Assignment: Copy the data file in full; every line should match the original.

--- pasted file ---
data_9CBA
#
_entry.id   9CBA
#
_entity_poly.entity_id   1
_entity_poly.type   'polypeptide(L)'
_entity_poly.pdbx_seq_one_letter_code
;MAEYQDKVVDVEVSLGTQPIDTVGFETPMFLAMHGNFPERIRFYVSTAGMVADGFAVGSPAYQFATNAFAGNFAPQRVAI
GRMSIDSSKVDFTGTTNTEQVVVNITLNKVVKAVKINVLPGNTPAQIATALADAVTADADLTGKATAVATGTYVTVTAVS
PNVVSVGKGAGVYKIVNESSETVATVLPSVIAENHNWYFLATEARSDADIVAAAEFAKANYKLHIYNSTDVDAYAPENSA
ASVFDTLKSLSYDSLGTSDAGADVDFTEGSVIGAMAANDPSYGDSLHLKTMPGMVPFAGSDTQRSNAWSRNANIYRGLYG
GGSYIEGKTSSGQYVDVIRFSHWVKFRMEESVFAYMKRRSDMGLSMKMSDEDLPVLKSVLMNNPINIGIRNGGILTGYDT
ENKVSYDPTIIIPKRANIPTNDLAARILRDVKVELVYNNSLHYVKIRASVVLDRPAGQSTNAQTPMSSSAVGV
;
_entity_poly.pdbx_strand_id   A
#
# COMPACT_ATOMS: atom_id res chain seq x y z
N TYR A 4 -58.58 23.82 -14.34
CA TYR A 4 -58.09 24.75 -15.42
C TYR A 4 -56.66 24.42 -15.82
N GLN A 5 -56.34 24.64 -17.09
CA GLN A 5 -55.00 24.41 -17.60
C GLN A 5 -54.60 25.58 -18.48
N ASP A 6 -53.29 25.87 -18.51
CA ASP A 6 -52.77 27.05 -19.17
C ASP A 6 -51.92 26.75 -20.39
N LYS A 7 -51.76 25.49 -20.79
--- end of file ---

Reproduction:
data_9CBA
#
_entry.id   9CBA
#
_entity_poly.entity_id   1
_entity_poly.type   'polypeptide(L)'
_entity_poly.pdbx_seq_one_letter_code
;MAEYQDKVVDVEVSLGTQPIDTVGFETPMFLAMHGNFPERIRFYVSTAGMVADGFAVGSPAYQFATNAFAGNFAPQRVAI
GRMSIDSSKVDFTGTTNTEQVVVNITLNKVVKAVKINVLPGNTPAQIATALADAVTADADLTGKATAVATGTYVTVTAVS
PNVVSVGKGAGVYKIVNESSETVATVLPSVIAENHNWYFLATEARSDADIVAAAEFAKANYKLHIYNSTDVDAYAPENSA
ASVFDTLKSLSYDSLGTSDAGADVDFTEGSVIGAMAANDPSYGDSLHLKTMPGMVPFAGSDTQRSNAWSRNANIYRGLYG
GGSYIEGKTSSGQYVDVIRFSHWVKFRMEESVFAYMKRRSDMGLSMKMSDEDLPVLKSVLMNNPINIGIRNGGILTGYDT
ENKVSYDPTIIIPKRANIPTNDLAARILRDVKVELVYNNSLHYVKIRASVVLDRPAGQSTNAQTPMSSSAVGV
;
_entity_poly.pdbx_strand_id   A
#
# COMPACT_ATOMS: atom_id res chain seq x y z
N TYR A 4 -58.58 23.82 -14.34
CA TYR A 4 -58.09 24.75 -15.42
C TYR A 4 -56.66 24.42 -15.82
N GLN A 5 -56.34 24.64 -17.09
CA GLN A 5 -55.00 24.41 -17.60
C GLN A 5 -54.60 25.58 -18.48
N ASP A 6 -53.29 25.87 -18.51
CA ASP A 6 -52.77 27.05 -19.17
C ASP A 6 -51.92 26.75 -20.39
N LYS A 7 -51.76 25.49 -20.79